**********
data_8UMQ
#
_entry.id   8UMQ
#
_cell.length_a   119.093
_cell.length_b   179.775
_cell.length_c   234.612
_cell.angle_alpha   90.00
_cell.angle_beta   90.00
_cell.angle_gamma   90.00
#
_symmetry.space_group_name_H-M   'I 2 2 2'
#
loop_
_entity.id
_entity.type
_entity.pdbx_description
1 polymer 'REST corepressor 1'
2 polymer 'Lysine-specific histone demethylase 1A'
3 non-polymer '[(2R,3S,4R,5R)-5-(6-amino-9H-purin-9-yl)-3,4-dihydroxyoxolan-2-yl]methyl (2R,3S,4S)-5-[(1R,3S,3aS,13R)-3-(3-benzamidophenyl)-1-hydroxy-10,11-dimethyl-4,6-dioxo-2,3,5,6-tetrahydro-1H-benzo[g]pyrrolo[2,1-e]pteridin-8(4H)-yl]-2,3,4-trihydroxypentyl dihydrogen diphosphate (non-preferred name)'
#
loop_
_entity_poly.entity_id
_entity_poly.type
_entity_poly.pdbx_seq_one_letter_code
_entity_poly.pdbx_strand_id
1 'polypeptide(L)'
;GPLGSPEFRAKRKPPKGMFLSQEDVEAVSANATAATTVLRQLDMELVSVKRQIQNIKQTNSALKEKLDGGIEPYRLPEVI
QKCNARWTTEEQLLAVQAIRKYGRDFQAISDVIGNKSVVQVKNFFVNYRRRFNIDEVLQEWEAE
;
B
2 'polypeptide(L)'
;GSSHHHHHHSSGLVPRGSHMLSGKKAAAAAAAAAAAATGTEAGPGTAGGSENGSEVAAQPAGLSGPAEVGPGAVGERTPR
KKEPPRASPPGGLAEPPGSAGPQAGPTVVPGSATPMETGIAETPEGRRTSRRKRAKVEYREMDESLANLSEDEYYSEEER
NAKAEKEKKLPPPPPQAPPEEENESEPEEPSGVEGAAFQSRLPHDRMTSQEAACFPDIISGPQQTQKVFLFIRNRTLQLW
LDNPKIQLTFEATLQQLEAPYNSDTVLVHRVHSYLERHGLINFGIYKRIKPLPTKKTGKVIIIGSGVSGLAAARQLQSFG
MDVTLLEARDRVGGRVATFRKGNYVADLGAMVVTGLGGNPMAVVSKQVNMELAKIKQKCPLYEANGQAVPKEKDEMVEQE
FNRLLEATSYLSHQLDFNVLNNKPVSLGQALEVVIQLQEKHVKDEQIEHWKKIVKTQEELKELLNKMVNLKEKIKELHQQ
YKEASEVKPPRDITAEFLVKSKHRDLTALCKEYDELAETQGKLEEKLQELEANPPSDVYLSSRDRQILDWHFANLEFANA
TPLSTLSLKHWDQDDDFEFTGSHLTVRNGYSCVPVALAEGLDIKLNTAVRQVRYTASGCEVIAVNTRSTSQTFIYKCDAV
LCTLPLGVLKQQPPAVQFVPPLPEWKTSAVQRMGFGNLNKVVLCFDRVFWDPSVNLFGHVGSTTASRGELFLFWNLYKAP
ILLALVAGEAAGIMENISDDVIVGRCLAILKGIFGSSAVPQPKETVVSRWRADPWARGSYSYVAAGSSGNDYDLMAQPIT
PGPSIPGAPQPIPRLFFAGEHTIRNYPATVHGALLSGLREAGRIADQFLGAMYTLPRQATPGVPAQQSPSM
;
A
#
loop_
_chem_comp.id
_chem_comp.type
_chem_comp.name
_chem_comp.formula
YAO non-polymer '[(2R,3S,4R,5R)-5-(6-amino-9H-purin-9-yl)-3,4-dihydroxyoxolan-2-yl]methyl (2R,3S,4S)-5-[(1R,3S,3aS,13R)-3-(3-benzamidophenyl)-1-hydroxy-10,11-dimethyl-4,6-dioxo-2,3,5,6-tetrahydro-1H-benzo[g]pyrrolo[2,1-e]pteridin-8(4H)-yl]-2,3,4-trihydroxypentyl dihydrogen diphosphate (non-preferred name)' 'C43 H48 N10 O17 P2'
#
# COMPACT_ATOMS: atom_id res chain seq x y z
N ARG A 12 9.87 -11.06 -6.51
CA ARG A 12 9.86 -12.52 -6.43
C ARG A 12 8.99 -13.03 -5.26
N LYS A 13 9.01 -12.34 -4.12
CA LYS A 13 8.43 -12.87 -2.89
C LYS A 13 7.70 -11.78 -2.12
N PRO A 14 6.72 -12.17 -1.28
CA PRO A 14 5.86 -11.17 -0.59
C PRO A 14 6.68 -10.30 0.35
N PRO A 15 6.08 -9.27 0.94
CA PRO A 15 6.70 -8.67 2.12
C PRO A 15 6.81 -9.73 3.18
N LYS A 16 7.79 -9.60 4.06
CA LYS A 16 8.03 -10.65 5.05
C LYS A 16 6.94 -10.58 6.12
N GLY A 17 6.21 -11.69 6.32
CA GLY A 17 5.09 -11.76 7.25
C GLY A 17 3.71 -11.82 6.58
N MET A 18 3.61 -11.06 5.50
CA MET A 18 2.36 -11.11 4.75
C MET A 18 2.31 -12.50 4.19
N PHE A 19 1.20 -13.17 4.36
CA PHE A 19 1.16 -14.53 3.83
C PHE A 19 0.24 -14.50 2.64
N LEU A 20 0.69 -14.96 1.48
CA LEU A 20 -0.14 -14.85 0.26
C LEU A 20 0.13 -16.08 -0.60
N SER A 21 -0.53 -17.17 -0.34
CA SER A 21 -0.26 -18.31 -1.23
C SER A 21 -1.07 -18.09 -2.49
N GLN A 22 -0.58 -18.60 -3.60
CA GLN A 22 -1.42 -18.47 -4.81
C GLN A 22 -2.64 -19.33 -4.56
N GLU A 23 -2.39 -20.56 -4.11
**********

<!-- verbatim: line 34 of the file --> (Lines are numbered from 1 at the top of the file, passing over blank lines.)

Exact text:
KKEPPRASPPGGLAEPPGSAGPQAGPTVVPGSATPMETGIAETPEGRRTSRRKRAKVEYREMDESLANLSEDEYYSEEER